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6 Best Practices of Supplier Management

Date posted: Jul 19, 2022
Estimated read: 5 min
Author: Dan Townsend

Supplier performance management can yield benefits that contribute to increased revenue and sustainable growth – but only if handled the right way. As technological advancements have made the global marketplace more accessible to businesses of all sizes and locations, supplier management strategies have become even more important.

What is supplier management and why is it important?

Suppliers and third-party vendors provide the goods and services that enterprises need to fulfill their promises to customers. With that in mind, every business needs reliable, cost-effective agreements with suppliers. The initiation and onward maintenance of supplier management is a complex process that is closely connected to contract management, risk management, and business planning to maximize ROI and minimize risk.

Best Practices in Supplier Management

The basic elements of supplier management best practices can be broadly applied to all businesses as a foundation to build customized strategies.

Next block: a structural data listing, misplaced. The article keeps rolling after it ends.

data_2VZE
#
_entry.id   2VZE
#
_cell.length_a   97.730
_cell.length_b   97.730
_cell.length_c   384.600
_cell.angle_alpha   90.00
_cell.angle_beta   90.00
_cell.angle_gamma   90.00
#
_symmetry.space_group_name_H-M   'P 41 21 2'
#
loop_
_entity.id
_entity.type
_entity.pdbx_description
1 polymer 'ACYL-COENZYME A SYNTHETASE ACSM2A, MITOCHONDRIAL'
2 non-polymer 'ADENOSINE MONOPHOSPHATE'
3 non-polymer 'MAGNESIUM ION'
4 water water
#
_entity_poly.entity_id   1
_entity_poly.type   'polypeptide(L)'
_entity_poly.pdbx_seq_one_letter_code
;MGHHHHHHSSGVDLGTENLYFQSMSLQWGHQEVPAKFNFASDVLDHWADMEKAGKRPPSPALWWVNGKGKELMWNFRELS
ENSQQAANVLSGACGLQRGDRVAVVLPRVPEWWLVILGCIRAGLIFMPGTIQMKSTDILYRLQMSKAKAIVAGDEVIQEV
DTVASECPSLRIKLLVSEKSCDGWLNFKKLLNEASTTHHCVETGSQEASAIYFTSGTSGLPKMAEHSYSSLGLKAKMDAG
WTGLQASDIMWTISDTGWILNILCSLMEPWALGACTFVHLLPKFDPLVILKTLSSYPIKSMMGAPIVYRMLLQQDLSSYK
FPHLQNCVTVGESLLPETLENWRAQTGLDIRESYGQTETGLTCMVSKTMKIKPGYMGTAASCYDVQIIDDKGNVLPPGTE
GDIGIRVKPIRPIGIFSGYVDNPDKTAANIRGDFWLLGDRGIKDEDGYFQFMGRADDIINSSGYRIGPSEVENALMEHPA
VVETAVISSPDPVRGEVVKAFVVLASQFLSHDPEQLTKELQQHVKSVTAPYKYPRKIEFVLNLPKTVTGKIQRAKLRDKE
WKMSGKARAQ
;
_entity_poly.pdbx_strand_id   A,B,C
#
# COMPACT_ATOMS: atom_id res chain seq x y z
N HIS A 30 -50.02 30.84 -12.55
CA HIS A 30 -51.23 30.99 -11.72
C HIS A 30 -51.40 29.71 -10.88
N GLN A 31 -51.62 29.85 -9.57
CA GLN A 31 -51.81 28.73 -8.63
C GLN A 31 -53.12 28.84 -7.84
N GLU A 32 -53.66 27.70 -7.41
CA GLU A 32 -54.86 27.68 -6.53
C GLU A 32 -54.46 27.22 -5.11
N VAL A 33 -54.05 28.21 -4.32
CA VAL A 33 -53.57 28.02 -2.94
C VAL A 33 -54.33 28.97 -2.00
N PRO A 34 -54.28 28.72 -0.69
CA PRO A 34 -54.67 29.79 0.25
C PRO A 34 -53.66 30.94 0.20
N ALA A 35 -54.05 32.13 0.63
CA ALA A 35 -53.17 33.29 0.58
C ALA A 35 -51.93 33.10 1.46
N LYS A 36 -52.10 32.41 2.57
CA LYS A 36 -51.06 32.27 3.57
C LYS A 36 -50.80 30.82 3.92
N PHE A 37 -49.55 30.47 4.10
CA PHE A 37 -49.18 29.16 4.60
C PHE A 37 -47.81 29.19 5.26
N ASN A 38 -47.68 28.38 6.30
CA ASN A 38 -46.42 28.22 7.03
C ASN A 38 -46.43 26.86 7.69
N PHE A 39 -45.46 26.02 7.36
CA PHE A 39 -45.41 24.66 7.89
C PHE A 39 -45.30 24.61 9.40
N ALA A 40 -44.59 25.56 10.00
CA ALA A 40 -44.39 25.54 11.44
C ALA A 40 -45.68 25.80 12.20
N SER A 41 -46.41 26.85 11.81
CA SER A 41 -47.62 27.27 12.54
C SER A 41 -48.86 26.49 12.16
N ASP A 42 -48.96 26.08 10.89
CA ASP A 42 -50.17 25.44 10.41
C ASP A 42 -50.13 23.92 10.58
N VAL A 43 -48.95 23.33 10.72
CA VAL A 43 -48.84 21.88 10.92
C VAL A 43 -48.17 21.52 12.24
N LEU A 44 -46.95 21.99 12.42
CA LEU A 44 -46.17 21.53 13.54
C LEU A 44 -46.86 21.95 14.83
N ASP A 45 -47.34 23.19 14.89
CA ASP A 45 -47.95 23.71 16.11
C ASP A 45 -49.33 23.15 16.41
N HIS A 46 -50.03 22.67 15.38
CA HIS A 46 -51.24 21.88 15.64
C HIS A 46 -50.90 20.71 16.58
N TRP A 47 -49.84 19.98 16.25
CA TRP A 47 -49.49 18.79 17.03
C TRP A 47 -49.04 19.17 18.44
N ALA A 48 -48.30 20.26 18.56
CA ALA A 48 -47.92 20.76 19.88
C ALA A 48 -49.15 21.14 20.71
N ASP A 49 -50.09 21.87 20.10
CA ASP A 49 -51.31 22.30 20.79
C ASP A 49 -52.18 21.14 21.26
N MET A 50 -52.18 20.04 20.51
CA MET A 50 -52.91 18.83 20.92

1.  Identify the needs of the business.

In all areas of business operation, ‘best practice’ is only possible when it is fully aligned with the needs and objectives of the enterprise. This goes beyond the identification of specific procurement needs and instead encompasses the risk appetite and risk tolerance of the business, as well as the long-term vision for potential growth. For example, if the long-term vision of the business is to expand into a certain market or territory, then every decision should be taken with this in mind – taking into consideration the impact on risk and supply chain opportunities. The identification of the needs of the business should therefore be undertaken in the full understanding of the bigger picture, with all its connections.

2.  Define responsibilities within the supplier management Lifecycle.

At the adoption of any business process, it is essential to clearly define responsibilities. In the case of supplier management, this includes setting out specific responsibilities in the procurement cycle, which overlaps heavily with the supplier management lifecycle. In every business lifecycle, tasks and responsibilities can be broadly defined as those undertaken by process administrators, and those undertaken by process managers. In the case of supplier management lifecycle, administrators deal with the initial stages, including:

  • Supplier identification, negotiation, evaluation, and selection

  • Establishment of requirements

  • Supplier onboarding

These tasks initiate the supplier relationship and define its terms and conditions. This information is then passed to those responsible for the ongoing management of the supplier relationship, with tasks including:

  • Supplier off-boarding

  • Monitoring and assessment of suppliers

With an understanding of the Supplier Management Lifecycle, the importance of defining responsibilities becomes clear. Keeping roles well defined and distributed increases efficiency and reduces the instance of both duplicated effort and wasted resources.

3.  Centralize information.